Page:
Following the inaccurate evaluation of the default risk of certain financial products—such as subprime mortgages and derivatives—that affected the stability of securities markets, the reliability of credit rating agencies (CRAs) has been questioned. CRAs’ activities have exhibited a lack of due diligence and deficiency in their assessment of corporations’ creditworthiness. Moreover, this underscores the failings of the issuer-agency relationship that characterizes the ratings business model. This relationship is fraught with major conflicts of interest because the purposes of issuers with regard to their ratings often do not square with investors’ need to receive reliable ratings information. This article argues that CRAs exhibit potential conflicts of interest because they have a financial incentive to accommodate the preferences of bond issuers owing to the fact that the rater is selected and paid by the issuer. This heavy dependence gives rise to ratings inflation and inaccuracy. What is crucial for the raters and, needless to say, the markets is to increase the quality of publicly available information before it is used in a rating assessment.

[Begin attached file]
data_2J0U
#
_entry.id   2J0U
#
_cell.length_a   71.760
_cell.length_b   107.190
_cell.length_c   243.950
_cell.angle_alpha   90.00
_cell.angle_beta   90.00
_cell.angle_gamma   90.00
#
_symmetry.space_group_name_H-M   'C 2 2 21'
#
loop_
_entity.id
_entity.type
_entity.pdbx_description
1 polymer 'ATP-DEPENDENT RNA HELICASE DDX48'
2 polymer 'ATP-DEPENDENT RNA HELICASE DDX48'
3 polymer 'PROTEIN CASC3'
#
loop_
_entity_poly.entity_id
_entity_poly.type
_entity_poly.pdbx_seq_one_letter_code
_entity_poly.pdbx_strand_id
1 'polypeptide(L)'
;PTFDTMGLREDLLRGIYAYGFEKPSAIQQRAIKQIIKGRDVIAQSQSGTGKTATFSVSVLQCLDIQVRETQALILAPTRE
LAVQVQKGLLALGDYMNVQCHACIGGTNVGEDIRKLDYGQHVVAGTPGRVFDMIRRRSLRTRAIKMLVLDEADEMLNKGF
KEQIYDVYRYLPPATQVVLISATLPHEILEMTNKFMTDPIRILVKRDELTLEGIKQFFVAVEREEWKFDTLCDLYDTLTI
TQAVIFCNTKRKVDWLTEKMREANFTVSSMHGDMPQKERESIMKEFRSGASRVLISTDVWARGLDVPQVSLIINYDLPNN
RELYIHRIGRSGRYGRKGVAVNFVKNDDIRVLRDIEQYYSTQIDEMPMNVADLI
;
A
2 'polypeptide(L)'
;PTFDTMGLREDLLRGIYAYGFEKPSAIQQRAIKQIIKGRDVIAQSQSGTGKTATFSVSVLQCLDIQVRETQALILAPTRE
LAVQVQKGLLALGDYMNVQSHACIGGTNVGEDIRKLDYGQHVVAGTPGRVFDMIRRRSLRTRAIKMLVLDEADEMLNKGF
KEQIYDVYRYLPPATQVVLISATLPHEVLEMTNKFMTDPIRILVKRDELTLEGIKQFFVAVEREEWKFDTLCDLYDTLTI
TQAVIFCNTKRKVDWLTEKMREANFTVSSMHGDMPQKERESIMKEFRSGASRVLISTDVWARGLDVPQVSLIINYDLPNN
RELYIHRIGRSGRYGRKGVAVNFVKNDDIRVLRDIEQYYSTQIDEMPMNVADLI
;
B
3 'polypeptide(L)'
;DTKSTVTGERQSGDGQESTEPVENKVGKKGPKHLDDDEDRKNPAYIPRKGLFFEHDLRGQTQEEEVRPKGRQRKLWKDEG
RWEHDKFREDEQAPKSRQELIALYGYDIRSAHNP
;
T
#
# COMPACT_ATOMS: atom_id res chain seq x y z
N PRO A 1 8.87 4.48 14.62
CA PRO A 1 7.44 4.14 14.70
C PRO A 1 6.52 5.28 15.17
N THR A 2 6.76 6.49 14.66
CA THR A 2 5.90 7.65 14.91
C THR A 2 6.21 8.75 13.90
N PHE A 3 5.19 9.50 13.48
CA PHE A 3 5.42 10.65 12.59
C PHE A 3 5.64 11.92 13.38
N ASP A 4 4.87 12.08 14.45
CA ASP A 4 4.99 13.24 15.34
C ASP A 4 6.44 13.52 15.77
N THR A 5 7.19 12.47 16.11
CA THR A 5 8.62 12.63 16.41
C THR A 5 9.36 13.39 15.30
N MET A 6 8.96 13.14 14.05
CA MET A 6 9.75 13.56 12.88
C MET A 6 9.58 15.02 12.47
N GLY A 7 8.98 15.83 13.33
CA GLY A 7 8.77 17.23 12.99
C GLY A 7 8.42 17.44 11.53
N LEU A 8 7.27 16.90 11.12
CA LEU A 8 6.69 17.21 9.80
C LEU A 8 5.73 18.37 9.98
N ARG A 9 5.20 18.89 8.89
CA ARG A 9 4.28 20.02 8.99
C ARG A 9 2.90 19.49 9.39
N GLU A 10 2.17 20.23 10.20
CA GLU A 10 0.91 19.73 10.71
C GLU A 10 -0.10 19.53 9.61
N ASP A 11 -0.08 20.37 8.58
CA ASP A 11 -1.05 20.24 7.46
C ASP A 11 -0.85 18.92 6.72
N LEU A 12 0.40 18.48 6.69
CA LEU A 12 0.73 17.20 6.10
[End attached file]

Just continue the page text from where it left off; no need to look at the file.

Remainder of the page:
|Titolo:||The disclosure regime of credit rating agencies: an obscure veil of compliance?|
|Data di pubblicazione:||2019|
|Appare nelle tipologie:||01.1 - Articolo su rivista (Article)|
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|2019_JBL_Issue_4_Print_Offprint_Miglionico .pdf||Articolo su rivista||Versione dell'editore||Tutti i diritti riservati||Administrator|